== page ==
News

Jesse Hardman / WWNO

There was a lot of talk of what it would cost to make people WHOLE again after last summer’s devastating floods. And while bureaucrats have searched for a way to quantify a complete recovery for Louisiana residents, Jesse Hardman reports on how many flood affected families are simply going about finding their own ways forward.

Wallis Watkins / WWNO/WRKF

Even before the March and August floods hit Louisiana, the state faced a shortage of affordable rental housing. That shortage grew as homes flooded and became uninhabitable. On Tuesday, Governor John Bel Edwards announced an initiative to help fill that need. Wallis Watkins reports.

Along with Housing and Urban Development and the Louisiana Housing Corporation, the state is looking for good neighbors - landlords and property owners willing to dedicate available units to flood survivors.

This week on Inside the Arts, a 40 year veteran of the arts is celebrating a milestone on Royal Street.  We catch up with gallery owner Angela King who is planning a big public exhibit this weekend.

Then...the French Quarter is ground zero as visitors are in town for the 31st annual Tennessee Williams New Orleans Literary Festival.

And, we round out with a festival to test your stamina.  It's Bach-Around-the-Clock time. A 29 hour marathon, Uptown, honors the Baroque composer.

This week on The Reading Life: A great line-up of authors coming for The Tennessee Williams/New Orleans Literary Festival, with NPR favorite Amy Dickinson, whose new book is Strangers Tend to Tell Me Things: A Memoir of Love, Loss, and Coming Home; actress and biographer Patricia Bosworth, whose new memoir is The Men in My Life: A Memoir of Love and Art in 1950s Manhattan; and environmental historian Jack E. Davis, whose new book is The Gulf: The Making of an American Sea, a must-read for folks in our area.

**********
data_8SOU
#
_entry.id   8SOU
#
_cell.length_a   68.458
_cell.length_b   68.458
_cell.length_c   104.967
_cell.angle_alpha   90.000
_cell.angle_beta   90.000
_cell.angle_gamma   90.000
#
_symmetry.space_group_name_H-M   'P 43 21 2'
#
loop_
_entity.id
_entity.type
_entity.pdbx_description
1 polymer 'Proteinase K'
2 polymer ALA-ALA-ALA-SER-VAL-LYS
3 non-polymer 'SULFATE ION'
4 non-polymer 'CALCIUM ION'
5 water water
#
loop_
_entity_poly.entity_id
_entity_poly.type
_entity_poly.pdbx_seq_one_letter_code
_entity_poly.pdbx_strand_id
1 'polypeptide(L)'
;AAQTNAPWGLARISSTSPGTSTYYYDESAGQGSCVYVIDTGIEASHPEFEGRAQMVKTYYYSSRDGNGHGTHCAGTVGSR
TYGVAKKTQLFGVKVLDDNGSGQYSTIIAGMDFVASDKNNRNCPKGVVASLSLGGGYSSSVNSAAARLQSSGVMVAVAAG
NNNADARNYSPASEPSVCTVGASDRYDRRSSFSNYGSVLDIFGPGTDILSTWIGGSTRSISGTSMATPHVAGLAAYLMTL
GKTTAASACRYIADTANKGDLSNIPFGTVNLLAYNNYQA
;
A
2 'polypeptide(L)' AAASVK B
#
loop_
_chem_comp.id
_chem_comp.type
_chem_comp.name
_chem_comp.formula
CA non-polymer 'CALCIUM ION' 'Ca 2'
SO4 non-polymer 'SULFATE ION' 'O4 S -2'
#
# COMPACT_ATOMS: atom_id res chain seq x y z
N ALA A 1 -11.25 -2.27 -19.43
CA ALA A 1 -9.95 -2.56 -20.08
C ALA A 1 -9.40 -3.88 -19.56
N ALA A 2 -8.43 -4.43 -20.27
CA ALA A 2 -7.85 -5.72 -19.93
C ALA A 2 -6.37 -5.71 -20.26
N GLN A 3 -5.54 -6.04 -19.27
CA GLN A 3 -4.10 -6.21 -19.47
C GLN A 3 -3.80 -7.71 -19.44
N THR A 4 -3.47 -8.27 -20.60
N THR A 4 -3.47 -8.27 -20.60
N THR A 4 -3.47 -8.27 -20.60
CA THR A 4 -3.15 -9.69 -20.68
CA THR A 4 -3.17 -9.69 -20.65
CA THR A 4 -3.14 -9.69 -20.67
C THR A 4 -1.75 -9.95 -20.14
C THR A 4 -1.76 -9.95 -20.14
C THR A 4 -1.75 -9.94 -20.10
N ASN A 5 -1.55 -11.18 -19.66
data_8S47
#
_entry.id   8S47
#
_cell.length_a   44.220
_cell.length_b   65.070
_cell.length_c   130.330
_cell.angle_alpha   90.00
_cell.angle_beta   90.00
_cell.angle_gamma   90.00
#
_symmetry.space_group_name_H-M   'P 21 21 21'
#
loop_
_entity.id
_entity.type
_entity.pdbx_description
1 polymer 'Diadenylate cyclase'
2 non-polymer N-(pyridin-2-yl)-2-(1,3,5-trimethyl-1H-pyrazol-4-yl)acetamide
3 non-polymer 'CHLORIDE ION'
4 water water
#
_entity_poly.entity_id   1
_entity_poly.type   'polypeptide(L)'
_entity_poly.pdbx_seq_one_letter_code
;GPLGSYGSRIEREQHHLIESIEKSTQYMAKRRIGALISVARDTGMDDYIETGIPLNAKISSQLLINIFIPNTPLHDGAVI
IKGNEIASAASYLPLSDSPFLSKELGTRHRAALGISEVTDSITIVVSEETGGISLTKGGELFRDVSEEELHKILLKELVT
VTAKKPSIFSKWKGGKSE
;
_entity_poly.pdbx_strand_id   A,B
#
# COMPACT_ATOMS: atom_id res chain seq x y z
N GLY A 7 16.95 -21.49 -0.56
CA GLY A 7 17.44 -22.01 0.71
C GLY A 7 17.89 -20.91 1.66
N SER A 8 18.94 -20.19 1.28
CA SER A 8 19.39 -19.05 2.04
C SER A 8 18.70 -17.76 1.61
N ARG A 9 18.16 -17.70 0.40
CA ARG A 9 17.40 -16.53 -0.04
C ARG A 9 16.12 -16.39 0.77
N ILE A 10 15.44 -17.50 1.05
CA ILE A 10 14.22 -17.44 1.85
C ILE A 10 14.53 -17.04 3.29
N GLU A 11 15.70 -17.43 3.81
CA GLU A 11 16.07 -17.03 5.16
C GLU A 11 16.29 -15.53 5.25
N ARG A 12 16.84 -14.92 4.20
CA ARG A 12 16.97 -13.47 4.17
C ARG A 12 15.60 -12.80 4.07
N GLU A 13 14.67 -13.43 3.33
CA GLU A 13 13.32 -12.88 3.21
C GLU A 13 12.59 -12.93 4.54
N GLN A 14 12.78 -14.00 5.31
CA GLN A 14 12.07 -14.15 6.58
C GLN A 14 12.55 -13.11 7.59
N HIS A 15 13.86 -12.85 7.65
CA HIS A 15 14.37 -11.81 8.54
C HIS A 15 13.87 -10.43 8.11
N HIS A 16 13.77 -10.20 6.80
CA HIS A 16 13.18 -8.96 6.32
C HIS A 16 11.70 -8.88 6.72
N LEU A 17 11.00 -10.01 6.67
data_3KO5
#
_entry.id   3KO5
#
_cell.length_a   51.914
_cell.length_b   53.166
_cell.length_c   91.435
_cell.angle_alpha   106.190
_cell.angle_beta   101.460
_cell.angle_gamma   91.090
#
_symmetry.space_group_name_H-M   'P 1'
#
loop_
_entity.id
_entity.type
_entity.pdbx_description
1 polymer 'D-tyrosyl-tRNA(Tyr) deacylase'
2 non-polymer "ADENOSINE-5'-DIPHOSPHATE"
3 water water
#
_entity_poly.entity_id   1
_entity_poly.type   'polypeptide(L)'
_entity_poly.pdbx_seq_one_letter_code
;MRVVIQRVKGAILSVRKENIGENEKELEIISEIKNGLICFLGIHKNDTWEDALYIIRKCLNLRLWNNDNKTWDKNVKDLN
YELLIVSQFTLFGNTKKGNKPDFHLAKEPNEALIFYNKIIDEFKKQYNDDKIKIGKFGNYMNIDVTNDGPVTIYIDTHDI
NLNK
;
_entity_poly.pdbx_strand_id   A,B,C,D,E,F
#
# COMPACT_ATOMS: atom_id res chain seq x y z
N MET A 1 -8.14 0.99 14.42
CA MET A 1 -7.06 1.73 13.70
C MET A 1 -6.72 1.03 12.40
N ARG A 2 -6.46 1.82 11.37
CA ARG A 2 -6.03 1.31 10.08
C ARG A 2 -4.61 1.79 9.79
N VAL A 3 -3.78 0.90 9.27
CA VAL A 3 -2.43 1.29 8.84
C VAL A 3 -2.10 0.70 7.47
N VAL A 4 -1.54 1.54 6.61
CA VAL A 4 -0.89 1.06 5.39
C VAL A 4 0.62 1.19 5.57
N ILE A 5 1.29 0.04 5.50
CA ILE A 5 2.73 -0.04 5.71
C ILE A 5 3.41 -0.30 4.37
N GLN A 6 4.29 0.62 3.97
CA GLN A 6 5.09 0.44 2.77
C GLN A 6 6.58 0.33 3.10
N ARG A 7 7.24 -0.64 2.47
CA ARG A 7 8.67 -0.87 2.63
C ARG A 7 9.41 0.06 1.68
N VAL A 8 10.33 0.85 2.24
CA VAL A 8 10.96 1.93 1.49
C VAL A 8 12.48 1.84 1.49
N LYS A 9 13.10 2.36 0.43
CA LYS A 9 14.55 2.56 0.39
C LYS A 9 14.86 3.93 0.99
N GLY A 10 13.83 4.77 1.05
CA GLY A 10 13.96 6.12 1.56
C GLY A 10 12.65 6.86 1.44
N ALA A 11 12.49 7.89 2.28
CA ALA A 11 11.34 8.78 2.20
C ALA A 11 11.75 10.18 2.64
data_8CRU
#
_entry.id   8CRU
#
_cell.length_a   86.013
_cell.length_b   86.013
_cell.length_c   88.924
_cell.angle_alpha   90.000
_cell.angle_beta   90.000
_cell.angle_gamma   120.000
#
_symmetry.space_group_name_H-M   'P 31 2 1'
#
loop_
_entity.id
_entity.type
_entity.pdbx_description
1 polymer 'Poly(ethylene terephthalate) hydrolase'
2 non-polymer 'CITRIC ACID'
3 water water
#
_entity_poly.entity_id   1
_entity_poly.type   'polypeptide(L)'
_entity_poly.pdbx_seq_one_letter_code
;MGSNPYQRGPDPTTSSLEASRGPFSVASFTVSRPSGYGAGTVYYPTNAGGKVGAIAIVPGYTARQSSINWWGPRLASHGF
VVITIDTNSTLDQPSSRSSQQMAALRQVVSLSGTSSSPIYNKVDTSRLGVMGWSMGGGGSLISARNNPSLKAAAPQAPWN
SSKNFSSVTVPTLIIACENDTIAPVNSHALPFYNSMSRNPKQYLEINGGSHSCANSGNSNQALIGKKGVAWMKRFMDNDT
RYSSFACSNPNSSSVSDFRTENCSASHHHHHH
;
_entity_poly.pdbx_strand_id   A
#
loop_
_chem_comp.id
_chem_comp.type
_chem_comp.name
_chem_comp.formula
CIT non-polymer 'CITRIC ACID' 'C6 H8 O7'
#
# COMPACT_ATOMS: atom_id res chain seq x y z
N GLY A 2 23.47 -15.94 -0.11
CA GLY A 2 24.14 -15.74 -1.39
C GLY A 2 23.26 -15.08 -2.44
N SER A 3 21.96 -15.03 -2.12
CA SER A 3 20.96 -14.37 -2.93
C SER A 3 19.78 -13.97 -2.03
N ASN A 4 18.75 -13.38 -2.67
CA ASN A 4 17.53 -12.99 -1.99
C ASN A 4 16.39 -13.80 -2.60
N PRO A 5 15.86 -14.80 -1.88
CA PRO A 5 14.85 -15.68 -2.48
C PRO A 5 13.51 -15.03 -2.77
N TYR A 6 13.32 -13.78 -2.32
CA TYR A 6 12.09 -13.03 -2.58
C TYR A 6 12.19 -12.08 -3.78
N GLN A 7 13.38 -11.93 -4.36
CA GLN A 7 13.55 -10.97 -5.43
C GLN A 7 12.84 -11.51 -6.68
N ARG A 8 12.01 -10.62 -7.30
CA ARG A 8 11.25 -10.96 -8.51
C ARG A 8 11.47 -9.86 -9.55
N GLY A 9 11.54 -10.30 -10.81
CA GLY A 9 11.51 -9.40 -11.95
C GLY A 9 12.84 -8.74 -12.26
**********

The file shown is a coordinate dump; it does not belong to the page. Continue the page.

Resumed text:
**Lagniappe Audio**

Wallis Watkins / WWNO/WRKF

In September 2016, the Department of Housing and Urban Development awarded East Baton Rouge Parish an $11 million grant to assist with flood recovery. Thursday night, Mayor Sharon West Broome's office proposed a new plan on how to spend it. Wallis Watkins reports.

The money was first granted under former Mayor Kip Holden, who developed a spending plan. But when Mayor Broome took office in January, that plan was changed. Rowdy Gaudet with the Mayor's office says so far, that hasn't meant a delay in receiving the money.

This week on All Things New Orleans, the city's public defenders team up for the inaugural Concerts for Indigent Defense. Lindsey Hortenstine and Stephen Saloom talk about the importance of raising awareness to the Sixth Amendment Right to Counsel. 

And we're kicking off New Orleans Entrepreneur Week! Victoria Adams Phipps, Executive Producer of NOEW, shares the schedule of events for this unique festival experience which celebrates the city's entrepreneurial ecosystem. 

Harry Shearer
Harry Shearer / Harry Shearer

This week on Le Show with Harry Shearer: The Appresidentice: Trump and Rup, Somebody Else's Babies, News of the Warm, News of the Olympic MovementNews of the Atom, The Apologies of the Week, and more!

History tells us that traveling in medieval times was very interesting for the various countries that could be visited. Naturally traveling in those days took more time then today. This Continuum presents music depicting some of those interesting journeys. Recordings uses are: Traveler (The Waverly Consort) - Angel CDC 7243 5 55559 2 2, and Schiarazula Marazula (Musica Antiqua) - Cantas C 9605.

Claire Bangser

Bring Your Own is a nomadic storytelling series that takes place in unconventional spaces within the community. Each month, eight storytellers have eight minutes to respond to a theme. BYO airs on All Things New Orleans and is a biweekly podcast on WWNO.org.

Le Petit Salon: A Vieux Carré Memoir

Mar 17, 2017
The Historic New Orleans Collection

While most clubs in New Orleans come together to parade, one of the oldest is all about the written word. Le Petit Salon formed in 1924 as a space for women intellectuals in the French Quarter to gather after performances at Le Petit Theatre. The salon is still around today, and Genevieve Trimble is the longest running member. In this edition of NOLA Life Stories, Genevieve describes her return to New Orleans in the 1940s and the literary encounters that followed.

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